The Board of Health (BOH) cut its operating budget to cover wage increases for department employees. Board of Health Agent Linda Fantasia is full-time and an administrator works part-time.

Board member Bill Risso pointed out the operating budget [non-salary funds] for the BOH has decreased over the last four years from $8,377 in FY06 to just $3,172 for the upcoming FY09. The budgets for engineering services and public education will be reduced in the FY09 budget. In a letter the BOH told the FinCom it "is attempting to meet the challenge of providing for a healthy community with limited resources." However, it predicted the small operating budget would not cover all expenses "even with the strictest economies."

The Greystone Crossing development off Cross Street has 23 filings for septic systems before the BOH. The department also expects to review individual septic system plans for the 35-lot Hanover Hill development off Westford Street this year. Though the Coventry Woods development off Concord Street has not progressed to the septic design stage, the board anticipates the review, when it occurs, will be "complicated and expensive." The department also reviews plans for existing home additions and expansions to see if septic system requirements are changed.

Transfer Station sticker fees fund hazardous waste collection, which last year cost $5,500. Collection is now done once a year in the spring, down from two collections a year. The BOH increased permit and license fees in December with fees going to the town's General Fund.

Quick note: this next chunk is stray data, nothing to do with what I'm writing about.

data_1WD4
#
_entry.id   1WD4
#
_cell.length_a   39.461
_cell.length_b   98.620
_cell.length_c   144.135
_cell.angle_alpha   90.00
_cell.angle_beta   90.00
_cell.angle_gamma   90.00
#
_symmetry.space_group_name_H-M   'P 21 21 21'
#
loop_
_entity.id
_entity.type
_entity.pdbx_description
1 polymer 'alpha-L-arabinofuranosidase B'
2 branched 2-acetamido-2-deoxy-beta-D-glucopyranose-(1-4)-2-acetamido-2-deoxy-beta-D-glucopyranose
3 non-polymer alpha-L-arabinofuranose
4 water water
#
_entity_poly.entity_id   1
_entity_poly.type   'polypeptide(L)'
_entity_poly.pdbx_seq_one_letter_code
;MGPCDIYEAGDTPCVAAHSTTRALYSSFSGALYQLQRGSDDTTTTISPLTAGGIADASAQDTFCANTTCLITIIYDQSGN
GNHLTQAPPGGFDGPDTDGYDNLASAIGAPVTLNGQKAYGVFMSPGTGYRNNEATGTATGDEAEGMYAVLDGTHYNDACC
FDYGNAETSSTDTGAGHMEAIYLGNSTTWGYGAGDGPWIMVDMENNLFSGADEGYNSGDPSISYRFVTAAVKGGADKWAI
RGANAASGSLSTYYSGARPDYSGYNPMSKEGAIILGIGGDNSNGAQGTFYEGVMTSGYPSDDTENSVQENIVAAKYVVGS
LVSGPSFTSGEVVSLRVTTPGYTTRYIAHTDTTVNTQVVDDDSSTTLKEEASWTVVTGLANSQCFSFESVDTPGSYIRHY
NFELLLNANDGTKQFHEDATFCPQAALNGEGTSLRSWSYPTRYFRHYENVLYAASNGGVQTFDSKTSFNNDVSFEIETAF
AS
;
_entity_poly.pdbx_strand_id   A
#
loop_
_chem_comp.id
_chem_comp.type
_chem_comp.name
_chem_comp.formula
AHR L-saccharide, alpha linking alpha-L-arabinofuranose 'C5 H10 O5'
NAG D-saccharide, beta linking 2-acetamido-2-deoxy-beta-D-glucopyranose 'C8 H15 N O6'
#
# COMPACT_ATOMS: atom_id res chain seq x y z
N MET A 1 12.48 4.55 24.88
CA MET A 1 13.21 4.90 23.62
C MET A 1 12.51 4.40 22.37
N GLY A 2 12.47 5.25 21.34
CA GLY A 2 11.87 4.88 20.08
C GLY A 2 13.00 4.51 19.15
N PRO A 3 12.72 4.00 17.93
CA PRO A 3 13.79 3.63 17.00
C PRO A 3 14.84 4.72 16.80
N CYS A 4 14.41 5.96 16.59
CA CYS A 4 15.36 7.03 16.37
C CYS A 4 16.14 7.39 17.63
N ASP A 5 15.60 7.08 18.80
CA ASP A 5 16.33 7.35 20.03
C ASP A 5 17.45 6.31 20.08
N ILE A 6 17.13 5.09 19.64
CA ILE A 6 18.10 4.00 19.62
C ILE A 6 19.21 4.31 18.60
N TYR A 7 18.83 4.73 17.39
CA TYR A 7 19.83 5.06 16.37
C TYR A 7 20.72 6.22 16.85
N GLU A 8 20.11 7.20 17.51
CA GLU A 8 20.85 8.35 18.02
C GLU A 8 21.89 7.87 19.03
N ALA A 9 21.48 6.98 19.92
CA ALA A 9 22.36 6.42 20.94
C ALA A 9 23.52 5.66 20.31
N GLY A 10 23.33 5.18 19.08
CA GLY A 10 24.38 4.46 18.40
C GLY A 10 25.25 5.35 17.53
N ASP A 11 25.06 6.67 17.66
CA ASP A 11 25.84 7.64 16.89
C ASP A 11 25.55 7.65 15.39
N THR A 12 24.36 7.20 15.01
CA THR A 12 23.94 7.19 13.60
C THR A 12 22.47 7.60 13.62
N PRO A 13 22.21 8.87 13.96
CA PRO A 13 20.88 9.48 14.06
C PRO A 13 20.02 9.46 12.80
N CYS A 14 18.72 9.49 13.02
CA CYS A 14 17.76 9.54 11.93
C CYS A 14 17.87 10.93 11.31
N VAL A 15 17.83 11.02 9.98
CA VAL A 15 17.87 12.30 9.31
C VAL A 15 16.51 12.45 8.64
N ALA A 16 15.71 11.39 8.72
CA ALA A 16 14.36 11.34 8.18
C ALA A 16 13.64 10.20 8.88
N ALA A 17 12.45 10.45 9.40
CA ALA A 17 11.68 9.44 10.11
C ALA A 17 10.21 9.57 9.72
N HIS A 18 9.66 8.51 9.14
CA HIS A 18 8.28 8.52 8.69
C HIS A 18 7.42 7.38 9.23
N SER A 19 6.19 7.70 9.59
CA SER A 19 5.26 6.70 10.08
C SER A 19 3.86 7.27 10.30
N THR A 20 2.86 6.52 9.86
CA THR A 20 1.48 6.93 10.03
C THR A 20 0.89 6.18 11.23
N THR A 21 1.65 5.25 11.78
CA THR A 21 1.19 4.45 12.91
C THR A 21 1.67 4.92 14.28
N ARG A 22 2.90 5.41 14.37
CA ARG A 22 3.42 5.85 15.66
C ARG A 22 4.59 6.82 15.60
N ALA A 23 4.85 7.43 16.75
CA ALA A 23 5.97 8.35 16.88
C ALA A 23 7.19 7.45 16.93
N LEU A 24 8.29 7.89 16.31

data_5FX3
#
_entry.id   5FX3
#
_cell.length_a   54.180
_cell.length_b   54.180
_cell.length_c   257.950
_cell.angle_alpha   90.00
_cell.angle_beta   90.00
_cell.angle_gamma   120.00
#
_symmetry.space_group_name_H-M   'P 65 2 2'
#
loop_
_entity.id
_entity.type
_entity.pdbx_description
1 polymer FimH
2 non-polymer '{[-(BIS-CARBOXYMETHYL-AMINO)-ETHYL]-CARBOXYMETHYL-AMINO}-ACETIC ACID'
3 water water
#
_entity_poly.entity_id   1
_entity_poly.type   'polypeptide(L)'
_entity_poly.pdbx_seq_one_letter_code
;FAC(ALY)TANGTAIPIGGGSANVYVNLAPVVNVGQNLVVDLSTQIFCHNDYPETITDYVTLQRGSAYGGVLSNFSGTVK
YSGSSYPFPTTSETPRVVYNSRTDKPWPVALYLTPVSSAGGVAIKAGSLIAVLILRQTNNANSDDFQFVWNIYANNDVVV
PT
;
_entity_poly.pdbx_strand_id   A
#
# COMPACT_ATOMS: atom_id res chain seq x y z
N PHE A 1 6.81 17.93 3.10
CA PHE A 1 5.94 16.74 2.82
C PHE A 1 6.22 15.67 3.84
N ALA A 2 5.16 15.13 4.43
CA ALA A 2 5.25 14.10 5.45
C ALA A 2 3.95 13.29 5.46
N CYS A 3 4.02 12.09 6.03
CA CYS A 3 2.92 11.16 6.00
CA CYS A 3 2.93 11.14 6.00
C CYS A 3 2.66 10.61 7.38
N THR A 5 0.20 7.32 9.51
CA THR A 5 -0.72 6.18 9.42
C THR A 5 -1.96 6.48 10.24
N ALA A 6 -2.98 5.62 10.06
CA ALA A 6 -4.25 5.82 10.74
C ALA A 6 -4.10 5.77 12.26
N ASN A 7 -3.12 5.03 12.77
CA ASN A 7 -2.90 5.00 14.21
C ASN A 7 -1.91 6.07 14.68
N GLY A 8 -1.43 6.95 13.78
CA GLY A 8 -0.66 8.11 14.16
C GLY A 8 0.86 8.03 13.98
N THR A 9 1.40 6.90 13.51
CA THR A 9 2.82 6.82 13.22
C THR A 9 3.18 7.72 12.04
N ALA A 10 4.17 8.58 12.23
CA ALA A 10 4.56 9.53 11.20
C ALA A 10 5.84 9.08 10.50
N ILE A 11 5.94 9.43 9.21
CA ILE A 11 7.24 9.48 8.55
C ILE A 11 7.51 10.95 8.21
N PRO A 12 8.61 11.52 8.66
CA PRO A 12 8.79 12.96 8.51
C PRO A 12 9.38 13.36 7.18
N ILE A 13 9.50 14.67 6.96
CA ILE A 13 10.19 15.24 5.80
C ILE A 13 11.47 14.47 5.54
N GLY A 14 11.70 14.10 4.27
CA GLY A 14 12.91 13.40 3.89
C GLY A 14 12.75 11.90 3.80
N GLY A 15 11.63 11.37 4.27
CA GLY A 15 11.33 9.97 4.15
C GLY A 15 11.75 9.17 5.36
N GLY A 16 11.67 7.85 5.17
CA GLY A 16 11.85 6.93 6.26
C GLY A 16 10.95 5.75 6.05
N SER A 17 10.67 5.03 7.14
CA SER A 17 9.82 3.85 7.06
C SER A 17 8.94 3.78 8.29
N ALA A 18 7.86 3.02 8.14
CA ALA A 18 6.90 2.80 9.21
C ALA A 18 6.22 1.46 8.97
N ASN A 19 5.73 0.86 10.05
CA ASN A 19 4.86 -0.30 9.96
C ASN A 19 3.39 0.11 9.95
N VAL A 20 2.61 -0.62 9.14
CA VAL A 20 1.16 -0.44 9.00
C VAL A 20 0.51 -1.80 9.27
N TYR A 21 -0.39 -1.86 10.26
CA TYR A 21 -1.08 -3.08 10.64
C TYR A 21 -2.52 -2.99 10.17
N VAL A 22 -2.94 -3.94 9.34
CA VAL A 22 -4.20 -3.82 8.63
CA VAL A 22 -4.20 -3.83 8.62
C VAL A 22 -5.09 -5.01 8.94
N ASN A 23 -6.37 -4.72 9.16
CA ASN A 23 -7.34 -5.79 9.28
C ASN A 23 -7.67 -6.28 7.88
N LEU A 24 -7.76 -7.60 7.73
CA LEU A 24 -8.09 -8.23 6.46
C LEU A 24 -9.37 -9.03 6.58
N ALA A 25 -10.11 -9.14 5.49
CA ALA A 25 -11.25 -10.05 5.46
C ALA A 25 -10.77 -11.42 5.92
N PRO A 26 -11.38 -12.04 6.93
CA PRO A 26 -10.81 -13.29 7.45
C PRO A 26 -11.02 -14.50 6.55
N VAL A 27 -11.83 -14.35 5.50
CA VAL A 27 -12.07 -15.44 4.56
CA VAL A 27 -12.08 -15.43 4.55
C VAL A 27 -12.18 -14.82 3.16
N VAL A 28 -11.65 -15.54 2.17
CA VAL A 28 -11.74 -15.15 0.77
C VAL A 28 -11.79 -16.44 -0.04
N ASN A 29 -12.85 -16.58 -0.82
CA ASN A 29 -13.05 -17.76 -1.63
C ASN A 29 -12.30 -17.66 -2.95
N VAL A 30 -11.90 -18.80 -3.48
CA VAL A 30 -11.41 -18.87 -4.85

Over the last several years, Fantasia applied for and received several state and federal grants earmarked for public health, including emergency preparedness and pandemic flu and disease grants, with grant funds used for these purposes.

The health department sponsored public service events in the last year including a flu clinic, public health fair, new baby event, and a rabies clinic, which were run by board members and staff. The flu clinic is partly covered by the state Medicare program.

Planning Board

At issue for the Planning Board is the Planning and Professional line item used for planning initiatives, specifically to pay for outside consultants when needed. This year the board holds approximately $20,000 in the fund for professional consultant fees as they arise. The board has spent $7,000 from the account so far this fiscal year for a technical consultant to work on the wireless project review.